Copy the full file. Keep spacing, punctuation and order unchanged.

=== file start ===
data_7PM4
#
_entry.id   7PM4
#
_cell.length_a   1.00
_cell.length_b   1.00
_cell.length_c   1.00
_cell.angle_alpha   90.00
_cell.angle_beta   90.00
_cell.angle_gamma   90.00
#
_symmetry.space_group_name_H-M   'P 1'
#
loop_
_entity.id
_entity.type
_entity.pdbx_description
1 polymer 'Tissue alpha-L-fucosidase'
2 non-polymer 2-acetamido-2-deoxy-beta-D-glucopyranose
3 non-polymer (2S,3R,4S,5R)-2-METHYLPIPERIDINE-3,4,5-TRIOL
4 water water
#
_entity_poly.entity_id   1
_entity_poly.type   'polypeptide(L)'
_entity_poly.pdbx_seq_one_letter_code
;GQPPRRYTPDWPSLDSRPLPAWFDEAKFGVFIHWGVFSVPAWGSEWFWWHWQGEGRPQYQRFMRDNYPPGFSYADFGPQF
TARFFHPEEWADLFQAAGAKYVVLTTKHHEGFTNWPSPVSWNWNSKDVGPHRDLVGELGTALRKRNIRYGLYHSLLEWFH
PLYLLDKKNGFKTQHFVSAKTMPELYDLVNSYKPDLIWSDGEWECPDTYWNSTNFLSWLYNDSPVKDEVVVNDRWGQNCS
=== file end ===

data_7PM4
#
_entry.id   7PM4
#
_cell.length_a   1.00
_cell.length_b   1.00
_cell.length_c   1.00
_cell.angle_alpha   90.00
_cell.angle_beta   90.00
_cell.angle_gamma   90.00
#
_symmetry.space_group_name_H-M   'P 1'
#
loop_
_entity.id
_entity.type
_entity.pdbx_description
1 polymer 'Tissue alpha-L-fucosidase'
2 non-polymer 2-acetamido-2-deoxy-beta-D-glucopyranose
3 non-polymer (2S,3R,4S,5R)-2-METHYLPIPERIDINE-3,4,5-TRIOL
4 water water
#
_entity_poly.entity_id   1
_entity_poly.type   'polypeptide(L)'
_entity_poly.pdbx_seq_one_letter_code
;GQPPRRYTPDWPSLDSRPLPAWFDEAKFGVFIHWGVFSVPAWGSEWFWWHWQGEGRPQYQRFMRDNYPPGFSYADFGPQF
TARFFHPEEWADLFQAAGAKYVVLTTKHHEGFTNWPSPVSWNWNSKDVGPHRDLVGELGTALRKRNIRYGLYHSLLEWFH
PLYLLDKKNGFKTQHFVSAKTMPELYDLVNSYKPDLIWSDGEWECPDTYWNSTNFLSWLYNDSPVKDEVVVNDRWGQNCS